Sept 1 (Reuters) – Emerging market shares rose for a fourth straight session on Wednesday as heavyweight Chinese companies made healthy gains, although waning optimism about global economic growth kept sentiment in check.
Dour manufacturing PMIs from most of Asia as well as Russia on weak demand and supply disruptions from coronavirus restrictions worried investors about the ability to tide over a pandemic induced slump.
The Chinese yuan slipped slightly as did most other Asian units. Russia’s rouble, however, hit two-week peak, aided by rising oil prices. The greenback edged higher but stayed close to three-week lows.
“More signs of growth jitters could be weighing a tad on regional FX sentiments, but given potential easing of production drags from re-opening in various (Asian) economies, the extent of dampening in confidence could be contained,” Maybank strategists said.
Meanwhile, Turkey’s lira firmed 0.3% against the dollar after data showed the economy grew a massive 21.7% year-on-year in the second quarter, while PMIs showed factory activity grew in August.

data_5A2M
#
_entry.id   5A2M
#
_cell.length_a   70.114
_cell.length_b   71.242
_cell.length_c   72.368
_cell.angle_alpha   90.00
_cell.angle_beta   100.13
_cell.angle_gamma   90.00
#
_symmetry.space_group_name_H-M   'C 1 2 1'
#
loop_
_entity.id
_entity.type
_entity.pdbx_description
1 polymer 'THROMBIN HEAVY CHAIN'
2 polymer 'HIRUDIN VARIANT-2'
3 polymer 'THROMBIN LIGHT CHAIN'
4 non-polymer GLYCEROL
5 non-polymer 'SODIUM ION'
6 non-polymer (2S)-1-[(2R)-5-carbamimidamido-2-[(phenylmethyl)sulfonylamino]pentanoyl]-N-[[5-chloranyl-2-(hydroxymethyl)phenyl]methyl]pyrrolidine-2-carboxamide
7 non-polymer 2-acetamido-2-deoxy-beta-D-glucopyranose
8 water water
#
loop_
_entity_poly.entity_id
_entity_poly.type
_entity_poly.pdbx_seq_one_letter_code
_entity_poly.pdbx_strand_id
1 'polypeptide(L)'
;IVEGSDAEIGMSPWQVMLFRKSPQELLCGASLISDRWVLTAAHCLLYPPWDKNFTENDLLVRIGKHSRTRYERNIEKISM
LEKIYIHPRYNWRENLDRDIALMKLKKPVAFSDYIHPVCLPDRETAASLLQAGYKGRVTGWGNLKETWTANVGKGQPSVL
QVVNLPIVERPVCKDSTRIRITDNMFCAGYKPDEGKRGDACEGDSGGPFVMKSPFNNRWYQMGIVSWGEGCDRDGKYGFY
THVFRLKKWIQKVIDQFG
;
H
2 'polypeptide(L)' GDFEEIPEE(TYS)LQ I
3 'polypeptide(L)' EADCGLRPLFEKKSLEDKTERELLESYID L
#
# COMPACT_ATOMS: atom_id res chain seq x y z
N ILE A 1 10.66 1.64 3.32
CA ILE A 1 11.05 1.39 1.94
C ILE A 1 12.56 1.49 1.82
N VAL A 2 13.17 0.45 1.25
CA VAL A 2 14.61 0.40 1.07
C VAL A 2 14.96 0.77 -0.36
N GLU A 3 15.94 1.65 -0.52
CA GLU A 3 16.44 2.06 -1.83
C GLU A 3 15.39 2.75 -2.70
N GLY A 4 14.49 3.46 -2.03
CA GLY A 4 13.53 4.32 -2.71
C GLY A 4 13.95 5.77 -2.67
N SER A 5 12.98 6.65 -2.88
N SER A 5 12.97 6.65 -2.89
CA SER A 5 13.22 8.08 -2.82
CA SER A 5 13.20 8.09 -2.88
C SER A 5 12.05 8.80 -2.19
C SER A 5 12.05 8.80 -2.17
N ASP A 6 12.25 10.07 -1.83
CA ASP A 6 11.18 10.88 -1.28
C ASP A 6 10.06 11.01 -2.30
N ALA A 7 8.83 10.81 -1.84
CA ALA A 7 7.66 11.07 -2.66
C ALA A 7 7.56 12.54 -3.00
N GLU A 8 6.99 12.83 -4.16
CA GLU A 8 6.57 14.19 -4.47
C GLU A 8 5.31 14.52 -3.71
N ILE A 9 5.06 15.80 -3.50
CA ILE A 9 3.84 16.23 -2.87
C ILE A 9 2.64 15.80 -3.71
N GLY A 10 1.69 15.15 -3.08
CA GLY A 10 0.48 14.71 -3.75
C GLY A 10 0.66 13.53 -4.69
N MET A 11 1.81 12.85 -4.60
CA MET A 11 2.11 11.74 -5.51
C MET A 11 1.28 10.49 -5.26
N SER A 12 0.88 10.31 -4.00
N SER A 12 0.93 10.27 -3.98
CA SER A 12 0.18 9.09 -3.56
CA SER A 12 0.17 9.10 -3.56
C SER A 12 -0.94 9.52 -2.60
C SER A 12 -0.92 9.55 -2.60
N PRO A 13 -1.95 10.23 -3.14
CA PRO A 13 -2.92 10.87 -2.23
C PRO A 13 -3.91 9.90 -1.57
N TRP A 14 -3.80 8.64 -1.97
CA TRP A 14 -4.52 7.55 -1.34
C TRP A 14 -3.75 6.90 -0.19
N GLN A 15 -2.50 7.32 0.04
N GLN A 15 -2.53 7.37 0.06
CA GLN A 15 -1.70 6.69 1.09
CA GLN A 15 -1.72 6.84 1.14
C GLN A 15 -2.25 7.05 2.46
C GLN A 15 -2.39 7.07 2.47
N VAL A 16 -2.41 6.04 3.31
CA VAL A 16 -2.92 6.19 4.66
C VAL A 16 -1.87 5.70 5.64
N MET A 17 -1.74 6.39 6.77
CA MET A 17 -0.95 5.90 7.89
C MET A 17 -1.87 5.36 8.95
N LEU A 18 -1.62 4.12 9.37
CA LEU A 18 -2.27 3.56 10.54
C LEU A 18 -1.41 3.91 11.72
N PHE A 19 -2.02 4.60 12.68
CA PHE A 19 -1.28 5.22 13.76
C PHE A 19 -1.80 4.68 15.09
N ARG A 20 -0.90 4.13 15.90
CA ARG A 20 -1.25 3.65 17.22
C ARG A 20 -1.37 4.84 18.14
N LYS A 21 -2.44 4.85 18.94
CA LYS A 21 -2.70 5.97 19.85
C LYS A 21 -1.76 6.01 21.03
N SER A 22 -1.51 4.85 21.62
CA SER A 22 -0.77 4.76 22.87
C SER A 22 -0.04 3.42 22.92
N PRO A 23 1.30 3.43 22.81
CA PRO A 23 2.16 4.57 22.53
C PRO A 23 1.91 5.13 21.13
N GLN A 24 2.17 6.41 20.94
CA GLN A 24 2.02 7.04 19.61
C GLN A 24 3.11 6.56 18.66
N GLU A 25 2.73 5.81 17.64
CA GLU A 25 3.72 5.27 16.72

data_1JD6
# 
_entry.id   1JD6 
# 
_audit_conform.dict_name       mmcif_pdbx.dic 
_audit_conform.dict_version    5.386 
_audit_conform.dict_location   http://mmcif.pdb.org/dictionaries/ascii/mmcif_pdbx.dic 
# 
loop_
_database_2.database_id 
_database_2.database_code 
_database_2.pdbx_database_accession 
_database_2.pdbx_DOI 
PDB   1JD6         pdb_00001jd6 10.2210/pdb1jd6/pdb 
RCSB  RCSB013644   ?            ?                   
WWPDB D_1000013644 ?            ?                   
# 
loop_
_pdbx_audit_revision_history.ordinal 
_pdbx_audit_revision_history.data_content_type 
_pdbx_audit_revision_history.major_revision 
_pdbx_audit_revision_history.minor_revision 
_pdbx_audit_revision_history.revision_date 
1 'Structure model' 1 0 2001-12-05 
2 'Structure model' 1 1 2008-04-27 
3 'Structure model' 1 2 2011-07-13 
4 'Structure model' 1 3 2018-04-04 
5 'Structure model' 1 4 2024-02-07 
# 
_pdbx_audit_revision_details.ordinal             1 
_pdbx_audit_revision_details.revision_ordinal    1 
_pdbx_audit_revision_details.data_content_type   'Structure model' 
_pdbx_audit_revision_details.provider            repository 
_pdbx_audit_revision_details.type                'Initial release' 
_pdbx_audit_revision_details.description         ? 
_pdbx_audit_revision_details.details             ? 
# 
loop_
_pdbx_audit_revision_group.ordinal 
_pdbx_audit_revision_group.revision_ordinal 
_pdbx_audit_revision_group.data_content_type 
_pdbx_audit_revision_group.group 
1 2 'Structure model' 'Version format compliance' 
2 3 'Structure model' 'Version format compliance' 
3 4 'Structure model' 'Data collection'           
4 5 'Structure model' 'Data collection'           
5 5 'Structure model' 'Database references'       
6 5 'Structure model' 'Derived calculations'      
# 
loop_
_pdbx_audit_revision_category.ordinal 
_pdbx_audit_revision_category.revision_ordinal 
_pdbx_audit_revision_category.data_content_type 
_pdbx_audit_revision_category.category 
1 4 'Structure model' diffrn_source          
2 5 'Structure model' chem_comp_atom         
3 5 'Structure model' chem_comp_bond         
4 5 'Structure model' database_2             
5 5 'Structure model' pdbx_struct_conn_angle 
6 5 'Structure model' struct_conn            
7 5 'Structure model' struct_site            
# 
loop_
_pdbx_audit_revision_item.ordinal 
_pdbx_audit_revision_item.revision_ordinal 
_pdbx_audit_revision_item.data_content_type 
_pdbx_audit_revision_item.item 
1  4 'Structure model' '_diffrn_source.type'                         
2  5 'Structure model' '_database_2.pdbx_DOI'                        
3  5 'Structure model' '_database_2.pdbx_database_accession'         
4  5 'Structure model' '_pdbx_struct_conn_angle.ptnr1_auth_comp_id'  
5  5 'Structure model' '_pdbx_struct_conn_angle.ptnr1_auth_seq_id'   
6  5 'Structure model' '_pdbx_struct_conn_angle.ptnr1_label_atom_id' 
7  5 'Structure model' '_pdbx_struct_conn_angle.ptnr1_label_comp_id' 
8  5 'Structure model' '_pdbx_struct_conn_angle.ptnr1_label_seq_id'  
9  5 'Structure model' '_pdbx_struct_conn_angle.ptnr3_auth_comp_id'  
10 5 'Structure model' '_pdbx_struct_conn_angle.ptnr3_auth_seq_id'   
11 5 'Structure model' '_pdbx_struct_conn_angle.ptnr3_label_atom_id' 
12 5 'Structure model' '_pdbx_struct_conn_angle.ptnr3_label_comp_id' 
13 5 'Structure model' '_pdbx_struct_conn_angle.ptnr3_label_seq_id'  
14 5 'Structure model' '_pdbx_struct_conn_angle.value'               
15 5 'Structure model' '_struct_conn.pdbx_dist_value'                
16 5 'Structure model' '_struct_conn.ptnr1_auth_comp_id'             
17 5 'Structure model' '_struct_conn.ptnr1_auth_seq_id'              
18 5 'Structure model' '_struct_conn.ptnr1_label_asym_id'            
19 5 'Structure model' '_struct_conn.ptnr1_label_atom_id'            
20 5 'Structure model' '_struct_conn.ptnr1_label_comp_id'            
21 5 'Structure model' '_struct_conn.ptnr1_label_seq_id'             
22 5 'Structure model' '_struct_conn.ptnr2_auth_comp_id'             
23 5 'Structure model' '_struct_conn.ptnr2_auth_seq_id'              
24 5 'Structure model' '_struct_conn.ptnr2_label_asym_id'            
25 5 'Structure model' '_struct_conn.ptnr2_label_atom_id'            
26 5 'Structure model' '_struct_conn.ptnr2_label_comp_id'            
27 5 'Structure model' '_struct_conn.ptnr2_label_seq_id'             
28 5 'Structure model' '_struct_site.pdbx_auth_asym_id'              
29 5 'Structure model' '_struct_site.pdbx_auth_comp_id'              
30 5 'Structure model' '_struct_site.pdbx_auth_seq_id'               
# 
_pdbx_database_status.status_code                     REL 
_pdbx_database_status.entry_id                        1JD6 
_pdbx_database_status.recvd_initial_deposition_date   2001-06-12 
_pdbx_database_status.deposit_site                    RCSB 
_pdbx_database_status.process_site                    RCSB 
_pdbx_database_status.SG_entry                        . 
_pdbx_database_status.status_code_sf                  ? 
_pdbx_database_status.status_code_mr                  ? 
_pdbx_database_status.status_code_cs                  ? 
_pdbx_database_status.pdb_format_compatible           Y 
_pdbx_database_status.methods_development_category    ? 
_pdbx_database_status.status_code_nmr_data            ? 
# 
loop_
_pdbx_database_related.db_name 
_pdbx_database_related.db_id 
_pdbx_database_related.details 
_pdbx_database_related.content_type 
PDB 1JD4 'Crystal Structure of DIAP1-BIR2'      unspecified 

In Poland, manufacturing grew but at a slower pace. The Polish zloty stayed close to eight week highs against the euro.
MSCI’s index of EM currencies was flat around more than two-month highs, while its stocks counterpart rose 0.1% after posting its best month since January.
The PMIs, combined with sluggish rise in new home prices in China, raised expectations of easing monetary policy there, and sent Chinese blue-chips up 1.3% after two days of losses.
“While there is some room for the fiscal and monetary policy to catch up a bit to ease the slowdown pains (in China), the economic policy alone is insufficient to help turn around the economy,” warned Commerzbank Senior Economist Hao Zhou.
Turkey shares hit over five-month highs, while Russia’s MOEX narrowed its gap to record highs to 0.4%.
Middle East and African stocks were flat to lower. The chief executive of beleaguered state-owned utility Eskom warned that coal power generation could see South Africa face “another era of isolation”.
Indian shares steadied after hitting all-time highs, propelled by data showing the economy grew more than 20% in the April-June quarter.
Overnight, Chile’s central bank doubled the benchmark interest rate to 1.5%, topping expectations. The currency underperformed its Latin American peers last month primarily due to volatility in metal markets on concerns over local copper supply.